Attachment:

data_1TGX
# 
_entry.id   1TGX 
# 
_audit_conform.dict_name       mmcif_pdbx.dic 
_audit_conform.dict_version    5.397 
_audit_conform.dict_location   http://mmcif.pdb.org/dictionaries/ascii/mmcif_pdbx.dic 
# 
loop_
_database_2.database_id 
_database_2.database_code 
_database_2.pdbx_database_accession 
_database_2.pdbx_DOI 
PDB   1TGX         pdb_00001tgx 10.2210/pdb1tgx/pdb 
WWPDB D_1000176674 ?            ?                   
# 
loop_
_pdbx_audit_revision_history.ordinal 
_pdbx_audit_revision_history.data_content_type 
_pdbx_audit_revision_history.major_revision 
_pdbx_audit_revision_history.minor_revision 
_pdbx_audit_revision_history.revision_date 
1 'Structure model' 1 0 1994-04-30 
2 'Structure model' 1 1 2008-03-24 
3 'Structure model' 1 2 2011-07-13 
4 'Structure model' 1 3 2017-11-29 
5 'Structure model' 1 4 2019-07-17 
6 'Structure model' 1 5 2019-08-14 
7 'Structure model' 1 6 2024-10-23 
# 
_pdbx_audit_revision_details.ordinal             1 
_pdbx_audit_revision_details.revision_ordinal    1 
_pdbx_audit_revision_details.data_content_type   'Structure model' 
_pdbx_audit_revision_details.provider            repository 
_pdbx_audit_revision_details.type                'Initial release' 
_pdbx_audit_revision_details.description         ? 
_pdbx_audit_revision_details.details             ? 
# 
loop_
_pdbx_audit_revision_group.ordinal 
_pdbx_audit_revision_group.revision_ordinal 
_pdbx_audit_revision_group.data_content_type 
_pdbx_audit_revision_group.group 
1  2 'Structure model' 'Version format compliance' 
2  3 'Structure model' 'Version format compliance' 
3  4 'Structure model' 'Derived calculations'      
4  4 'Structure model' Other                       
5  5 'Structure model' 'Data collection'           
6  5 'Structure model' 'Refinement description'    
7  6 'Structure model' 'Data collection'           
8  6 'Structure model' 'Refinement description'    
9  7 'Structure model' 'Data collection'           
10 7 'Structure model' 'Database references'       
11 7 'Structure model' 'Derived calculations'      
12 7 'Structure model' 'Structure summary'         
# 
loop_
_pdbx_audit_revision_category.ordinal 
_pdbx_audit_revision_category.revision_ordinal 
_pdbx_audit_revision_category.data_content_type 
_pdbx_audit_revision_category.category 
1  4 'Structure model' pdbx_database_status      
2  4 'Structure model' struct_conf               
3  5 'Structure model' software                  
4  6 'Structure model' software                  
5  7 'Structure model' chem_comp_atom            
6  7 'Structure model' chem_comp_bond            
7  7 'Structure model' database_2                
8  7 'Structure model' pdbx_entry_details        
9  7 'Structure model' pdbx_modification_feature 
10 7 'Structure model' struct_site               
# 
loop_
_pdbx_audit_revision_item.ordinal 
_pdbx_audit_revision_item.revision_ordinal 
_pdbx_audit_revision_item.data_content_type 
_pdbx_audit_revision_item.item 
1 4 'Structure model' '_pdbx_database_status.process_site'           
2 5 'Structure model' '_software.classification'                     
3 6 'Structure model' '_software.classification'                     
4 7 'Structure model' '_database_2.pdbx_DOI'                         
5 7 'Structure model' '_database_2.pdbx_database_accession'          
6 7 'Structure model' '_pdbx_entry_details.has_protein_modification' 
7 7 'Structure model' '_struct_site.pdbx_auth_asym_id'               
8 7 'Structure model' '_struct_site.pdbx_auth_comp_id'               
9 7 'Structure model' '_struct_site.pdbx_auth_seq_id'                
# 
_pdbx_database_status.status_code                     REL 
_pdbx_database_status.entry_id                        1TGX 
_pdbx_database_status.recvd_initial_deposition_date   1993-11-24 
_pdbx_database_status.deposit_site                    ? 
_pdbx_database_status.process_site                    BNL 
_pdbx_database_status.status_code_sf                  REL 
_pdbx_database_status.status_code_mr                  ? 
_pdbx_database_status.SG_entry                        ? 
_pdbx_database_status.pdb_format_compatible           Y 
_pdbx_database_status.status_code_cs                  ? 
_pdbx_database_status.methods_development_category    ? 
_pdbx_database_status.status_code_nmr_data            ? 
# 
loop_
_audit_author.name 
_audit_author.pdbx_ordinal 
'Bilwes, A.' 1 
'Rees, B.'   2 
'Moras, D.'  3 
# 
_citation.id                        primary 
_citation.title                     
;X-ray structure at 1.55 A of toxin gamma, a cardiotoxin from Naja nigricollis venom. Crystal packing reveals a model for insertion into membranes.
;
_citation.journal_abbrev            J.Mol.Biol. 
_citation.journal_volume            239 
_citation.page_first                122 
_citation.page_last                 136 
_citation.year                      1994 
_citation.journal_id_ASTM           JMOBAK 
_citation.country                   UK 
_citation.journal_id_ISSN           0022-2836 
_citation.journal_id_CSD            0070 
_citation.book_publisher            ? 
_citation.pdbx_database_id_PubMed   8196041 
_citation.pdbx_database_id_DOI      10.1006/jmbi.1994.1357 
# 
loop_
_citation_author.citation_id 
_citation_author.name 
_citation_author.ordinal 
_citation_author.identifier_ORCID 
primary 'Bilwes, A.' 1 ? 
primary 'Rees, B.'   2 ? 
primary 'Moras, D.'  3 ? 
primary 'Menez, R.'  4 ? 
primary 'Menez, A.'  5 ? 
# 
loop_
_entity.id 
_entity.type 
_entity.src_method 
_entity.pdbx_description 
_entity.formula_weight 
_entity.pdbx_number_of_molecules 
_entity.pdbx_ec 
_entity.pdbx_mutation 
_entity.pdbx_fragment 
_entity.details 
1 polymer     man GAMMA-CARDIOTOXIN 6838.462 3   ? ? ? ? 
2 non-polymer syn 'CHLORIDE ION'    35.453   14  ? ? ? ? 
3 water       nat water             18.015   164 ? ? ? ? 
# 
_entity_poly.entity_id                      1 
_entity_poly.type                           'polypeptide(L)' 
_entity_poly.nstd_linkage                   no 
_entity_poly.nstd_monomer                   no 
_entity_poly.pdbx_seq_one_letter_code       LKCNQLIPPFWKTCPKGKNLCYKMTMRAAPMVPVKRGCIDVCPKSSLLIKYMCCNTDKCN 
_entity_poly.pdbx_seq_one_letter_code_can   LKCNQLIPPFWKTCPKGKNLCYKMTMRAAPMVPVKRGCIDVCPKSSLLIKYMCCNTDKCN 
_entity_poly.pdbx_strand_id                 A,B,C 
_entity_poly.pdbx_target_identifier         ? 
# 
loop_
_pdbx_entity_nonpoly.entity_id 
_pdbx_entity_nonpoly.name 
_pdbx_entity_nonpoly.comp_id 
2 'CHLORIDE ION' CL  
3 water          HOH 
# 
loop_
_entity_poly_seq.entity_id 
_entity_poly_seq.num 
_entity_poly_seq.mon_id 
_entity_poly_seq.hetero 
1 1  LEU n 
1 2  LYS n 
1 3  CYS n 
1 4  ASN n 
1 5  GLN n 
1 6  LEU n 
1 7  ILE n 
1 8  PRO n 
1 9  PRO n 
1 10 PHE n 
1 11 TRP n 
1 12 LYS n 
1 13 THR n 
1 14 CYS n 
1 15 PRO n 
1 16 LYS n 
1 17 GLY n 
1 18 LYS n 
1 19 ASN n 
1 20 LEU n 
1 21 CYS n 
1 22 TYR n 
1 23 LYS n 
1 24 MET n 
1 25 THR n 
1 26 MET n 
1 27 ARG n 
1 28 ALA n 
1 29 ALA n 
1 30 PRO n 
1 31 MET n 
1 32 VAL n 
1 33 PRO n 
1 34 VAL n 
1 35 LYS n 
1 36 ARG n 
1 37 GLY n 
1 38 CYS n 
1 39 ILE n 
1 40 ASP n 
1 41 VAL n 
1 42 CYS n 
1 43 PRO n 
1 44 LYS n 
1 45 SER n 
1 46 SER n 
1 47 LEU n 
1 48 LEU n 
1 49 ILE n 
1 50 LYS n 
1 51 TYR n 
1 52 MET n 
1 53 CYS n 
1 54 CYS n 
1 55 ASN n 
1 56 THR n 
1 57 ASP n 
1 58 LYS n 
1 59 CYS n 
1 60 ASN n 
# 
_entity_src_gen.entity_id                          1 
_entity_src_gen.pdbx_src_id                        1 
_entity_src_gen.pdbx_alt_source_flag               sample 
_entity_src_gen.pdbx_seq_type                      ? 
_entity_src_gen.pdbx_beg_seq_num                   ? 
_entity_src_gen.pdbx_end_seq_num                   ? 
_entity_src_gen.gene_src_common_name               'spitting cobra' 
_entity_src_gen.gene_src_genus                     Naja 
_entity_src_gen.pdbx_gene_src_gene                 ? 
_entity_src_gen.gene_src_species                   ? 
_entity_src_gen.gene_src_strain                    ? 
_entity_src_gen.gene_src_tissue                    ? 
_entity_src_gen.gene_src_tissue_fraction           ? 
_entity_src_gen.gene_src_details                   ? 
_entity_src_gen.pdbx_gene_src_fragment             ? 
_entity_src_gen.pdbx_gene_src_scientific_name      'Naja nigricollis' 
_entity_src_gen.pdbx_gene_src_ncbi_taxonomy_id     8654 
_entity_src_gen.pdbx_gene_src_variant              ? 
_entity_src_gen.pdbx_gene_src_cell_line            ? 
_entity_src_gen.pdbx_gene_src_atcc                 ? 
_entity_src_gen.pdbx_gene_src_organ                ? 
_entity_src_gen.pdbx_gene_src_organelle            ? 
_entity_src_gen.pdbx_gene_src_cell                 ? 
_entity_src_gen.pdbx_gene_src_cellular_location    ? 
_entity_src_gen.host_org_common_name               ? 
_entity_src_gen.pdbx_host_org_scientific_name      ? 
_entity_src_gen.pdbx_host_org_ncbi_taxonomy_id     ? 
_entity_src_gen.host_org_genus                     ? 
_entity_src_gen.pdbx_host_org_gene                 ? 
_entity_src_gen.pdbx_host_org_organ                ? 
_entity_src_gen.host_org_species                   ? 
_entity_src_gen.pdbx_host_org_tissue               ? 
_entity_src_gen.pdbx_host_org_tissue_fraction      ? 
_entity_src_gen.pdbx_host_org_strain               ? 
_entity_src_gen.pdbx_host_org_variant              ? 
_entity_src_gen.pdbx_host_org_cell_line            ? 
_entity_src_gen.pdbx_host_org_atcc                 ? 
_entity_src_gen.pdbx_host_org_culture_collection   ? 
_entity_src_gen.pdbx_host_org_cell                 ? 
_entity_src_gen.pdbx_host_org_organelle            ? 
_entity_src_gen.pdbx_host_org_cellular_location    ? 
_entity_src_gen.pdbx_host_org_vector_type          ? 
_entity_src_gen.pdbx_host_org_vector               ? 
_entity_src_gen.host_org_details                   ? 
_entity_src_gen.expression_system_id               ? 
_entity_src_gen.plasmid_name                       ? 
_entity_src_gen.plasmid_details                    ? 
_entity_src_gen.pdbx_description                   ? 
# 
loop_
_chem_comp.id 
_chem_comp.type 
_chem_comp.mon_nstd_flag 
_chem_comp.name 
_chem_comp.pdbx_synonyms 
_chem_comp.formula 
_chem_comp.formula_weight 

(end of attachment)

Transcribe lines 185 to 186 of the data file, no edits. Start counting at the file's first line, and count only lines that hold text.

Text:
1 14 CYS n 
1 15 PRO n 